Clegg: property taxes should replace the 50p rate

Deputy Prime Minister says 50p rate will be scrapped once low and middle incomes are “breathing more

If George Osborne's hint in last week's Budget wasn't enough, we now know for certain that the 50p tax rate will be scrapped at some point during this parliament. In an interview with the Financial Times, Nick Clegg suggests that the tax will be abolished once those on low and middle incomes are "breathing more easily" and will be replaced with a range of new property taxes.

As Clegg points out, Osborne won't want to scrap the 50p rate until he's certain that he can offer relief elsewhere. Polls show that the tax is relatively popular with voters and Labour would seize any opportunity to portray the Chancellor as a friend of the rich. It's notable that while the progressive 50p rate is "temporary", the regressive VAT increase is "permanent".

Senior Lib Dems, most notably Vince Cable, have long spoken of their desire to divert taxation away from income and towards property. In his recent New Statesman essay on reclaiming Keynes for the coalition, the Business Secretary wrote of the need to shift taxation "away from profitable, productive investment (as opposed to unproductive asset accumulation, as with property)".

Before this, in his speech at last year's Lib Dem conference, Cable also argued for higher taxes on land as well as property (the subject of a recent NScover story by Jason Cowley).

He said:

It will be said that in a world of internationally mobile capital and people it is counterproductive to tax personal income and corporate profit to uncompetitive levels. That is right. But a progressive alternative is to shift the tax base to property, and land, which cannot run away, [and] represents in Britain an extreme concentration of wealth.

Over the weekend, Cable returned to this theme in several interviews and spoke of the need to "shift from high marginal rates of tax on income which are undesirable, to taxation of wealth, including property". Asked if he was considering a so-called "mansion tax", he said: "I'm sure that's one of the things we're going to have to look at."

Clegg's FT interview is short on detail, although, unlike Cable, he rules out a version of the "mansion tax" proposed by the Lib Dems at the last election and supported by David Miliband during the Labour leadership contest. Instead, he suggests the coalition will "look at the way the council tax system is structured; the way stamp duty is structured".

Another option, as Jason suggested in his piece, would be to introduce capital gains tax on the profits made from the sale of first homes.

On taxation at least, the Lib Dems can now claim to be exerting serious influence on the Tories. Osborne has embraced their plan to raise the personal income-tax allowance to £10,000 by the end of this parliament and is now set to restructure the taxation of top earners along liberal lines.

Labour must hope that the 50p rate raises some significant revenue. If not, the party could be left on the wrong side of the tax debate.

George Eaton is political editor of the New Statesman.

Ukip's Nigel Farage and Paul Nuttall. Photo: Getty
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Is the general election 2017 the end of Ukip?

Ukip led the way to Brexit, but now the party is on less than 10 per cent in the polls. 

Ukip could be finished. Ukip has only ever had two MPs, but it held an outside influence on politics: without it, we’d probably never have had the EU referendum. But Brexit has turned Ukip into a single-issue party without an issue. Ukip’s sole remaining MP, Douglas Carswell, left the party in March 2017, and told Sky News’ Adam Boulton that there was “no point” to the party anymore.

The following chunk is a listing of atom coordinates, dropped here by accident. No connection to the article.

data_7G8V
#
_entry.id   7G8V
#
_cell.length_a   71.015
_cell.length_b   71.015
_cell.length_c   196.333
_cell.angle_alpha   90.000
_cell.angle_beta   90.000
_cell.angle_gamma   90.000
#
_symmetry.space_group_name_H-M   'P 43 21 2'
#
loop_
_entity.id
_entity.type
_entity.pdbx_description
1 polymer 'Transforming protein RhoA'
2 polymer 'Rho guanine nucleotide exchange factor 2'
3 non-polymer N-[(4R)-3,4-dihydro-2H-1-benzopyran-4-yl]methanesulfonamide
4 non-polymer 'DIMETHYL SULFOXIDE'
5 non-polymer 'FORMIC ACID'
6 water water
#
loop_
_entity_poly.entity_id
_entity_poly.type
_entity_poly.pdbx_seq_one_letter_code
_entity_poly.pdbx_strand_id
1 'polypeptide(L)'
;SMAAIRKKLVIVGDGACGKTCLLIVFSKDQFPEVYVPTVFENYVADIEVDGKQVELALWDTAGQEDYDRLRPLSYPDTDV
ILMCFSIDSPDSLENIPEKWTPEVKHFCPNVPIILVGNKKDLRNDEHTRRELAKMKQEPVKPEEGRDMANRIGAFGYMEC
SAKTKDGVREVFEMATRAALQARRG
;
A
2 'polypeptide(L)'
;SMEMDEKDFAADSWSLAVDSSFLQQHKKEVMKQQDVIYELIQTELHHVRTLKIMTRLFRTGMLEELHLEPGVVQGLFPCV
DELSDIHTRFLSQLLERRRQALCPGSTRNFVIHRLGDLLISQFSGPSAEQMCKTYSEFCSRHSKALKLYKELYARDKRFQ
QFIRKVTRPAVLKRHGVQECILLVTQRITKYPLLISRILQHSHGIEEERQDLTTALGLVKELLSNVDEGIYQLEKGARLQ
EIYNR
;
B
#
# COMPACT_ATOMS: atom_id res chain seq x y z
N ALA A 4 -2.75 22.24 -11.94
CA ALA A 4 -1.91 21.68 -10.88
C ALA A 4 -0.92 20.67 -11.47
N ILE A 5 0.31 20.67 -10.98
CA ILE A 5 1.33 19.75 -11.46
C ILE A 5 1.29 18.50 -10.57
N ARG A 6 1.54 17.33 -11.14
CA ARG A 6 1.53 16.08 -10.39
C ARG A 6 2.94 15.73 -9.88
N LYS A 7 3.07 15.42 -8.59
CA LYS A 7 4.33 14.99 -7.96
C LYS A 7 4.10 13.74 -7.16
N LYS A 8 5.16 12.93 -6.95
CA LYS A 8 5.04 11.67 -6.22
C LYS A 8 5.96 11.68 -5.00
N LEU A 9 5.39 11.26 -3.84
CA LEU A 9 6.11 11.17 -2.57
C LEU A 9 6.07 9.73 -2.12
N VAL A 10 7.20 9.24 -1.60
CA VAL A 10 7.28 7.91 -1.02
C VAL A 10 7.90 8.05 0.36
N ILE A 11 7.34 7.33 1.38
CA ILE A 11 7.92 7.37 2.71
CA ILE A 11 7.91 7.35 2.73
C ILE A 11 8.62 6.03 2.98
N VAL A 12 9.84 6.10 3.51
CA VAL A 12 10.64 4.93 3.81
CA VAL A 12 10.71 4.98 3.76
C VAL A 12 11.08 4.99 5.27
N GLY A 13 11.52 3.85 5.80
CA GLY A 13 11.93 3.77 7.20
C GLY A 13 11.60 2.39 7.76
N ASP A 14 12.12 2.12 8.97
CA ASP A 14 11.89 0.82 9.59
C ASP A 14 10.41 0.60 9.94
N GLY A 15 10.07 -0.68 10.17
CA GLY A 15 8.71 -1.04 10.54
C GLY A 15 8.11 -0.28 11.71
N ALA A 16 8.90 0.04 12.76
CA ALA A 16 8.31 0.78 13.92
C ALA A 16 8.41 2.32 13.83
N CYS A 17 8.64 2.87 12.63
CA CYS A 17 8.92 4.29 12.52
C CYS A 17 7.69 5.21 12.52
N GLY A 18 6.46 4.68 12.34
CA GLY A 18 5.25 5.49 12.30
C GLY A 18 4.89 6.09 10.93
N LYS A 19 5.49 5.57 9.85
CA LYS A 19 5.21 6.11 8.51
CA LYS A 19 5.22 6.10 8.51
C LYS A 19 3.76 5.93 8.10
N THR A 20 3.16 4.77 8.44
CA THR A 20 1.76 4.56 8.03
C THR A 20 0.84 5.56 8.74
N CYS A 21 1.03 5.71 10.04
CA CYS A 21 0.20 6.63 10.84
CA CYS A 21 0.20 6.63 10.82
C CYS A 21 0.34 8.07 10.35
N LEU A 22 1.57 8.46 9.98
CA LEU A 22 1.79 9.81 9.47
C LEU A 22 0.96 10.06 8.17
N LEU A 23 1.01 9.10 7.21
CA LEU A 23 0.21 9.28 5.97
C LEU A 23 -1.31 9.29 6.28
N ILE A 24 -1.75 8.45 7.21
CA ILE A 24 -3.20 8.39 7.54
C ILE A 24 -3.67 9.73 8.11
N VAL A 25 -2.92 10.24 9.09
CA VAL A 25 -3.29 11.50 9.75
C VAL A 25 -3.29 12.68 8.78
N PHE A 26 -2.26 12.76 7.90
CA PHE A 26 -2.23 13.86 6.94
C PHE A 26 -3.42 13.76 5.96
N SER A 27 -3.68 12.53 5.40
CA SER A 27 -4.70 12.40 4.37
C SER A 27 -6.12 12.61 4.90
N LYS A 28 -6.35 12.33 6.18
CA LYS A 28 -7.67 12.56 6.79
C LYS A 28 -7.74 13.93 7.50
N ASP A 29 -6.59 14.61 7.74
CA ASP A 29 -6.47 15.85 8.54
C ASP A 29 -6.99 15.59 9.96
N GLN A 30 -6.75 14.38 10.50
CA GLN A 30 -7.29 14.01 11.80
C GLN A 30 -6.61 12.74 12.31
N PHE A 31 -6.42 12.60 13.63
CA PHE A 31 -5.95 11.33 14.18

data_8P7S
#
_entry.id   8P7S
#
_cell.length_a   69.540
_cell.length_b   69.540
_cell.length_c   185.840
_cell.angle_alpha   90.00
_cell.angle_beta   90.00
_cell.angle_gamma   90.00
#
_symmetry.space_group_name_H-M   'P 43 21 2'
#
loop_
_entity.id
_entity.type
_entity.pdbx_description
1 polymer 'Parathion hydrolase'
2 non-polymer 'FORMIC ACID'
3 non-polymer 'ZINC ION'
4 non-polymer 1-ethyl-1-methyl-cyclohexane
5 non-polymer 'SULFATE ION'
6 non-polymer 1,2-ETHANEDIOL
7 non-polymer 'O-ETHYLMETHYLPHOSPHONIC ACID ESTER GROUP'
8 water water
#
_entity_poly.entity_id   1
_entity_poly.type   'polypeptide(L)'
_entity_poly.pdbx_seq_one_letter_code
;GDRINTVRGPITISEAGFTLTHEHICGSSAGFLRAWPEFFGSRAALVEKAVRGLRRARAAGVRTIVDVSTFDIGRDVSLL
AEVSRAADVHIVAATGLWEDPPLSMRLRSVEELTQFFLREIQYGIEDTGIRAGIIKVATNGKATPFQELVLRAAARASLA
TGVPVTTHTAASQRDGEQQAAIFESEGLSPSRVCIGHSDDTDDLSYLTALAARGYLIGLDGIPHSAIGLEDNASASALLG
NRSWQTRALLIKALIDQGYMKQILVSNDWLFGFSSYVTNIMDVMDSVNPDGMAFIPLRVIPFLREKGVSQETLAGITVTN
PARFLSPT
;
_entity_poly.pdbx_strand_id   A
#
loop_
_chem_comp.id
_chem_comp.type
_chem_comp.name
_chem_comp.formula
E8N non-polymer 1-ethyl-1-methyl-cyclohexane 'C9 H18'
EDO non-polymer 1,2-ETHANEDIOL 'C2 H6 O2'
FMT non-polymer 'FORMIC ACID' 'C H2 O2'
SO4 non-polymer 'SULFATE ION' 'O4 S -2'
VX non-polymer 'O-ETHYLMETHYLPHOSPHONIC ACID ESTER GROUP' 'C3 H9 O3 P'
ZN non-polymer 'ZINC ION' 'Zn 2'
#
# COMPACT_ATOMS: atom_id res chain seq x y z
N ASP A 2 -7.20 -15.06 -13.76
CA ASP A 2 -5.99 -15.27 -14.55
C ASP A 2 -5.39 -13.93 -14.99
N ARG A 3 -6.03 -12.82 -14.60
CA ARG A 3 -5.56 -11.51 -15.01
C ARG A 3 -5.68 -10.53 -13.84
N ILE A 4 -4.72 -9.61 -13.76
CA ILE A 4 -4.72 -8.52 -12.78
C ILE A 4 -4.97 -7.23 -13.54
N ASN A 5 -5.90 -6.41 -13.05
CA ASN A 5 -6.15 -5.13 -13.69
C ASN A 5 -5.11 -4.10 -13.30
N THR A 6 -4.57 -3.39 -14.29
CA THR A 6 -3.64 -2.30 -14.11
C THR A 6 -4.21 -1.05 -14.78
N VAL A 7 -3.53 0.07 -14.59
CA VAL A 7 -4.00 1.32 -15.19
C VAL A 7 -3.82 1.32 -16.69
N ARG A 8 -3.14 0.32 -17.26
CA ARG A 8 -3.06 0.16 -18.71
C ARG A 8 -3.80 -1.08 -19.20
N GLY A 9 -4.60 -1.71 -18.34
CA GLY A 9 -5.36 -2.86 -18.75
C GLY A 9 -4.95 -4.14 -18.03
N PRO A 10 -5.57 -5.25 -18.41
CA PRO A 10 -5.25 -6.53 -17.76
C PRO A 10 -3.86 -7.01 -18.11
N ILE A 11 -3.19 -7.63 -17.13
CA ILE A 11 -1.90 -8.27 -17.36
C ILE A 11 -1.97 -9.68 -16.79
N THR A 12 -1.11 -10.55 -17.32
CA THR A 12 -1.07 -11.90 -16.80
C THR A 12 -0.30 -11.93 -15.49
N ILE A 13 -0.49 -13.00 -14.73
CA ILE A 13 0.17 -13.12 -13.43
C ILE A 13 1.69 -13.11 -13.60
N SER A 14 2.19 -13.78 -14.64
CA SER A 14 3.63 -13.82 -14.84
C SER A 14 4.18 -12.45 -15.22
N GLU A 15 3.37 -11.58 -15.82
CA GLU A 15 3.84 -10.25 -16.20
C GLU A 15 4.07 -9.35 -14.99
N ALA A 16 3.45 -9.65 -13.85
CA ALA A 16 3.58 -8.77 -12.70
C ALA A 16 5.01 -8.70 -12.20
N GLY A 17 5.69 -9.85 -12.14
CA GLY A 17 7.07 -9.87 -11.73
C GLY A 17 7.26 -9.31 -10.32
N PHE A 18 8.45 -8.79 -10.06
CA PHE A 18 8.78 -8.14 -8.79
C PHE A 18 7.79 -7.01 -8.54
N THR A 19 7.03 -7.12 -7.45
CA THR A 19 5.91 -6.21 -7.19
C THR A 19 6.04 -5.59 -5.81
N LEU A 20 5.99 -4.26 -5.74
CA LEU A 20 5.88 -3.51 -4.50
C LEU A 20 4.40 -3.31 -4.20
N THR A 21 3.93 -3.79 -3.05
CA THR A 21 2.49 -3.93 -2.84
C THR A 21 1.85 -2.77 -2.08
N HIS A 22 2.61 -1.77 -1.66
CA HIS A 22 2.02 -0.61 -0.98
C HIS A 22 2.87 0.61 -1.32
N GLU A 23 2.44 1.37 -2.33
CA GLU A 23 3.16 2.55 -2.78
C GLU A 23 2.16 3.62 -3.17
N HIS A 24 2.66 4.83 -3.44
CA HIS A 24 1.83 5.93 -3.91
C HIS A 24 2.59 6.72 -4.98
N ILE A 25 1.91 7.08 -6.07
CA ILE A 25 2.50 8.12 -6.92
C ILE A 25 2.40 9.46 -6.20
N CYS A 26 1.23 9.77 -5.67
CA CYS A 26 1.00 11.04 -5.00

Not everyone in Ukip has given up, though: Nigel Farage told Peston on Sunday that Ukip “will survive”, and current leader Paul Nuttall will be contesting a seat this year. But Ukip is standing in fewer constituencies than last time thanks to a shortage of both money and people. Who benefits if Ukip is finished? It’s likely to be the Tories. 

Is Ukip finished? 

What are Ukip's poll ratings?

Ukip’s poll ratings peaked in June 2016 at 16 per cent. Since the leave campaign’s success, that has steadily declined so that Ukip is going into the 2017 general election on 4 per cent, according to the latest polls. If the polls can be trusted, that’s a serious collapse.

Can Ukip get anymore MPs?

In the 2015 general election Ukip contested nearly every seat and got 13 per cent of the vote, making it the third biggest party (although is only returned one MP). Now Ukip is reportedly struggling to find candidates and could stand in as few as 100 seats. Ukip leader Paul Nuttall will stand in Boston and Skegness, but both ex-leader Nigel Farage and donor Arron Banks have ruled themselves out of running this time.

How many members does Ukip have?

Ukip’s membership declined from 45,994 at the 2015 general election to 39,000 in 2016. That’s a worrying sign for any political party, which relies on grassroots memberships to put in the campaigning legwork.

What does Ukip's decline mean for Labour and the Conservatives? 

The rise of Ukip took votes from both the Conservatives and Labour, with a nationalist message that appealed to disaffected voters from both right and left. But the decline of Ukip only seems to be helping the Conservatives. Stephen Bush has written about how in Wales voting Ukip seems to have been a gateway drug for traditional Labour voters who are now backing the mainstream right; so the voters Ukip took from the Conservatives are reverting to the Conservatives, and the ones they took from Labour are transferring to the Conservatives too.

Ukip might be finished as an electoral force, but its influence on the rest of British politics will be felt for many years yet. 

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